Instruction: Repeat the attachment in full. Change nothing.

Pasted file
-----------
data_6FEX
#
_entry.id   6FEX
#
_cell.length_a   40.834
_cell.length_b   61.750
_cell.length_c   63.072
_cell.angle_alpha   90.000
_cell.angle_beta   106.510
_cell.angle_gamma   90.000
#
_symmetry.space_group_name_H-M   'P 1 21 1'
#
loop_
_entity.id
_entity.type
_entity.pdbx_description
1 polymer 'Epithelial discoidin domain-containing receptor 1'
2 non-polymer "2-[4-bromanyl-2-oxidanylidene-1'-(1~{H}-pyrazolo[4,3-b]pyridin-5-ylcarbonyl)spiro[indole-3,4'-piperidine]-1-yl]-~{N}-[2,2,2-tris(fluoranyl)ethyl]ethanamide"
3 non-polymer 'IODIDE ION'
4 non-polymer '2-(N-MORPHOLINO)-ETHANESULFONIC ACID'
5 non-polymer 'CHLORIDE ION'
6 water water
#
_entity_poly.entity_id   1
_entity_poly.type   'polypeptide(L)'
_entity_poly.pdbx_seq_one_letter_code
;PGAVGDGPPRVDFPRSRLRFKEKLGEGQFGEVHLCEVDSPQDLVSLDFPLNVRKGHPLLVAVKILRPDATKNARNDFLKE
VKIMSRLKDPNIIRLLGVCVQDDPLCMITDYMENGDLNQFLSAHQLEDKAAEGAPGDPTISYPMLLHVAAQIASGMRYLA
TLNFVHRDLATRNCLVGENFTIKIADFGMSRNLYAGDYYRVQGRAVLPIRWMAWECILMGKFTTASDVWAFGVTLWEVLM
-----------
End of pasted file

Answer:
data_6FEX
#
_entry.id   6FEX
#
_cell.length_a   40.834
_cell.length_b   61.750
_cell.length_c   63.072
_cell.angle_alpha   90.000
_cell.angle_beta   106.510
_cell.angle_gamma   90.000
#
_symmetry.space_group_name_H-M   'P 1 21 1'
#
loop_
_entity.id
_entity.type
_entity.pdbx_description
1 polymer 'Epithelial discoidin domain-containing receptor 1'
2 non-polymer "2-[4-bromanyl-2-oxidanylidene-1'-(1~{H}-pyrazolo[4,3-b]pyridin-5-ylcarbonyl)spiro[indole-3,4'-piperidine]-1-yl]-~{N}-[2,2,2-tris(fluoranyl)ethyl]ethanamide"
3 non-polymer 'IODIDE ION'
4 non-polymer '2-(N-MORPHOLINO)-ETHANESULFONIC ACID'
5 non-polymer 'CHLORIDE ION'
6 water water
#
_entity_poly.entity_id   1
_entity_poly.type   'polypeptide(L)'
_entity_poly.pdbx_seq_one_letter_code
;PGAVGDGPPRVDFPRSRLRFKEKLGEGQFGEVHLCEVDSPQDLVSLDFPLNVRKGHPLLVAVKILRPDATKNARNDFLKE
VKIMSRLKDPNIIRLLGVCVQDDPLCMITDYMENGDLNQFLSAHQLEDKAAEGAPGDPTISYPMLLHVAAQIASGMRYLA
TLNFVHRDLATRNCLVGENFTIKIADFGMSRNLYAGDYYRVQGRAVLPIRWMAWECILMGKFTTASDVWAFGVTLWEVLM